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Kenya gets an all-female squad of 48 commandos from Administration Police

The graduation was presided over by Interior CS Fred Matiangi and IG Hilary Mutyambai. Photo/COURTESY NPS.

NAIROBI, Kenya, Aug 9-Kenya’s war against organized crime has received yet another impetus following the graduation of an elite all-female Special Weapons and Tactics Team (SWAT), the first of its kind in sub-Saharan Africa.

Officials said the 48 commando officers, drawn from the Administration Police Service have undergone a thorough five-month of physical and combat drilling, which was the first phase of their 15 month-long programme standardized training.

Speaking while presiding over the passing-out ceremony in Ngong, Interior Cabinet Secretary Fred Matiangi on Friday said the feat comes at a time when Kenya seeks to handle emerging security threats and hostage crises ‘promptly and with precision’.

“What we have witnessed today gives us confidence as the government that we have the capacity to protect our people and secure our country,” he said.

He said the officers are ready not only to thwart terror threats and attacks but also enhance general security.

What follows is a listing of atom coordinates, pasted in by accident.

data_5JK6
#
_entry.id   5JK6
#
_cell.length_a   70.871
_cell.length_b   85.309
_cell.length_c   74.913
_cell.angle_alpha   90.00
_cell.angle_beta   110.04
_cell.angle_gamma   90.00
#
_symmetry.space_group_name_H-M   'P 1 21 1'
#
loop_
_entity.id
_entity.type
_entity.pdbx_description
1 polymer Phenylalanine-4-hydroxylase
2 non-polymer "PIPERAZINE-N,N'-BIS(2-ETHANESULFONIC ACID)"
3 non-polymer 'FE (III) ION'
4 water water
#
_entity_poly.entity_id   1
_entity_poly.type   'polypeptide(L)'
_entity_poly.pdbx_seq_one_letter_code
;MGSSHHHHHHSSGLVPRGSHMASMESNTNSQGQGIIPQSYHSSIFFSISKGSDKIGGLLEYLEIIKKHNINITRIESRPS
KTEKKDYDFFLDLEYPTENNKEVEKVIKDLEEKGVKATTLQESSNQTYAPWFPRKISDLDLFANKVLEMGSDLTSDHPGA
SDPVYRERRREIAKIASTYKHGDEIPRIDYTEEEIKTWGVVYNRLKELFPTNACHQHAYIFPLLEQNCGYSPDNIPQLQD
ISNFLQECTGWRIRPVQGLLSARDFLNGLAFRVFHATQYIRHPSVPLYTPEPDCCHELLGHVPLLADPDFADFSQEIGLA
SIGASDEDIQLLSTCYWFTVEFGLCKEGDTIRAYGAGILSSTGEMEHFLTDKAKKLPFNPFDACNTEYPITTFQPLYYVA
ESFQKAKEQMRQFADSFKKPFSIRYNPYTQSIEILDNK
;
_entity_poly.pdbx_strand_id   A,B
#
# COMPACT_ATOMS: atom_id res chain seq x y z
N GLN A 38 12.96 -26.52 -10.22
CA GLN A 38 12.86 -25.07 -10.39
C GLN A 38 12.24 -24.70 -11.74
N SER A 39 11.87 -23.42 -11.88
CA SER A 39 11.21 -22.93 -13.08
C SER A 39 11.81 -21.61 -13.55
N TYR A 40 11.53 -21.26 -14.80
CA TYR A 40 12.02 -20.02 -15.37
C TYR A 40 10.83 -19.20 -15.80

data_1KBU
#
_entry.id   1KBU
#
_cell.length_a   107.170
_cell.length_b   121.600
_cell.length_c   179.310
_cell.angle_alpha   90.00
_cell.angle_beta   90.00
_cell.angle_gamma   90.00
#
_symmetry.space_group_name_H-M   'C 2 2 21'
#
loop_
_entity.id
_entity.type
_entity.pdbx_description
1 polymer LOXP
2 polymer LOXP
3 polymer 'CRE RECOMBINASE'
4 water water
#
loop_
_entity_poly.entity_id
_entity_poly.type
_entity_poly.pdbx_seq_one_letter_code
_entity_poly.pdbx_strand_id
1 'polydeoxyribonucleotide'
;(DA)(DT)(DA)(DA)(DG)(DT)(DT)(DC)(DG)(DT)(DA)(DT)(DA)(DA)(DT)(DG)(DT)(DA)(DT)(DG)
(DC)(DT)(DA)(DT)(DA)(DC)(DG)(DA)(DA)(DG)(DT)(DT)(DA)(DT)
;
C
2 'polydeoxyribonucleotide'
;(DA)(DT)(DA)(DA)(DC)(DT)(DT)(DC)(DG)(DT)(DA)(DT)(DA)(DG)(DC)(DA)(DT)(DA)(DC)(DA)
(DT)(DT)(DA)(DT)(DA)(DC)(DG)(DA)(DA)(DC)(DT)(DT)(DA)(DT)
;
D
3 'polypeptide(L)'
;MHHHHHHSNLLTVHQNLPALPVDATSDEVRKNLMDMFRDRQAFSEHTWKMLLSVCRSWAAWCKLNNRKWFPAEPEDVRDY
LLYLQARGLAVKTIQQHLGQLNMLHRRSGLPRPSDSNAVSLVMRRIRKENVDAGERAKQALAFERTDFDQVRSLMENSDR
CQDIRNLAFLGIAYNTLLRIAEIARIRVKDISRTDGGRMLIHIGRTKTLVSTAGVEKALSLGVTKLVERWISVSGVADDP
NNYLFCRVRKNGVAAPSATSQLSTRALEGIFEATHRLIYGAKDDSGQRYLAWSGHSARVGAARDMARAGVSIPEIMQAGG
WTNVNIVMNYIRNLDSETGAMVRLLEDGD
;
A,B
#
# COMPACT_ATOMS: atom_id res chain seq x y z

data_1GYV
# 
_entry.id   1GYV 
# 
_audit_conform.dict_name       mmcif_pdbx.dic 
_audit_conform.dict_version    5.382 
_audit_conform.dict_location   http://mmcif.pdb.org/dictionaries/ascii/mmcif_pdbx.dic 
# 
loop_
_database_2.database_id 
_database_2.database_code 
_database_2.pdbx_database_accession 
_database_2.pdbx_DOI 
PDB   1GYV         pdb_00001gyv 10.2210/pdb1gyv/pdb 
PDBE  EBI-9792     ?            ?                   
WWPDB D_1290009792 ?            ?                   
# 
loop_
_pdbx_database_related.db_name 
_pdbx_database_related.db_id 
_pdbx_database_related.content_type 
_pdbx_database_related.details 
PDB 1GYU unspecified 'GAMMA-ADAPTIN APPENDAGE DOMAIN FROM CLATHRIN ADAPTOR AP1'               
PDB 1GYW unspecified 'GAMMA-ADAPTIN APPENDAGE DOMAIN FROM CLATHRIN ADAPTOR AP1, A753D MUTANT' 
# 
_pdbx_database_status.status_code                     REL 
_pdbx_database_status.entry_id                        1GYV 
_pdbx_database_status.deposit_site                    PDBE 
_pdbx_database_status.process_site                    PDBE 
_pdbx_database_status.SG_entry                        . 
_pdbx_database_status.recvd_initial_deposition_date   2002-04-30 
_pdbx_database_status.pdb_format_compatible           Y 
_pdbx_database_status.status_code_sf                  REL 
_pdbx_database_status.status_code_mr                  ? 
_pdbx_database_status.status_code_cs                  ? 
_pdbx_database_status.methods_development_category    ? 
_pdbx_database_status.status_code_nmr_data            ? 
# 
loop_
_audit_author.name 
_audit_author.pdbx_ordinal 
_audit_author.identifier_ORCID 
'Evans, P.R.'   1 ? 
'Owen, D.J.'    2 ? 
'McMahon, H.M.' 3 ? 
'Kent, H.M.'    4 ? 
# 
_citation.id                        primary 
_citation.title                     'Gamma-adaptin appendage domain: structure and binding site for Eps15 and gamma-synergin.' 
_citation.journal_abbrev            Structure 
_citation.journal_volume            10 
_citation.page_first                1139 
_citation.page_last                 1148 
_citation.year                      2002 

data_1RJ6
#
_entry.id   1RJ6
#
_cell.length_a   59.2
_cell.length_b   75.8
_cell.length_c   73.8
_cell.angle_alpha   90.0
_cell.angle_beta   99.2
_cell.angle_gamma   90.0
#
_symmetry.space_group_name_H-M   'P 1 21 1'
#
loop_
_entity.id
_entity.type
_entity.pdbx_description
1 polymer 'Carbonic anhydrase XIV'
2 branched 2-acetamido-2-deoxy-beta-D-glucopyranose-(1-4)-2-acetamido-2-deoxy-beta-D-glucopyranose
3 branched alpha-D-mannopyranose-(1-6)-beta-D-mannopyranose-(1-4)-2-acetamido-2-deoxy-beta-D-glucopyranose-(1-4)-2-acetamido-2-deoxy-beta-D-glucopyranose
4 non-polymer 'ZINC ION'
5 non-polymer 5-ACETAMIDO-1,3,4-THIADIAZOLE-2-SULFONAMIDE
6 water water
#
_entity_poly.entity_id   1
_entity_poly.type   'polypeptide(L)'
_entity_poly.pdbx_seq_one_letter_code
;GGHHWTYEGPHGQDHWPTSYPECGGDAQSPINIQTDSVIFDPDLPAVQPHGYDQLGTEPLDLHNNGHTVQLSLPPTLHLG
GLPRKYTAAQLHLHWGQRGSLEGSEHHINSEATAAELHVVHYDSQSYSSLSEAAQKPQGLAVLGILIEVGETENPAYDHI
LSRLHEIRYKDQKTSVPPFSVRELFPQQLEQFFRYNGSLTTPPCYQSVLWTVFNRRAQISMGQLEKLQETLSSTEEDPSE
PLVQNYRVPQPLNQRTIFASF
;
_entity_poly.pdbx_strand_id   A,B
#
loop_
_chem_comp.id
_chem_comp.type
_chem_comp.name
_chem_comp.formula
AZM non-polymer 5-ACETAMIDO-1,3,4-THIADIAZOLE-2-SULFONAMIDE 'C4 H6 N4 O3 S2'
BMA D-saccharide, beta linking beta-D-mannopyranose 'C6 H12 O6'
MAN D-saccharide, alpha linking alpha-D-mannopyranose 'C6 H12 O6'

Their training featured, among others, the application of Israeli Krav Maga, multiple weapons handling techniques as well as explosives and IEDs management.

“This is a momentous day for our country because we can now rest assured that we have more officers who can undertake intricate security operations that require specialized approaches,” he said, adding that the team will greatly supplement the existing efforts of securing the country.

A female paratrooper displays her skills during the graduation in Ngong on August 9, 2019. Photo/COURTESY NPS.

The Cabinet Secretary assured the officers of the government’s full support in their work through improved welfare, advanced training, and capacity building.

On his part, Inspector General of the National Police Service Hillary Mutyambai committed to progressively increase the contingent in the next intake.

The IG also commended the collaboration with other stakeholders in the security sector, which he said, “has greatly improved service delivery.”

Kenya has a myriad of security challenges that range from terrorism to criminal groups, with the latest reported in Kisauni, Mombasa this week when an armed gang known as Wakali Kwanza slashed nearly 20 people.

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On terrorism, Somalia based Al-Shabaab terror group poses the most serious problem and has launched dozens of attacks in the country, killing hundreds—including security forces.

Despite the militants being extensively weakened, Kenya has paid the heaviest price partly due to a porous border between Somalia and Kenya.

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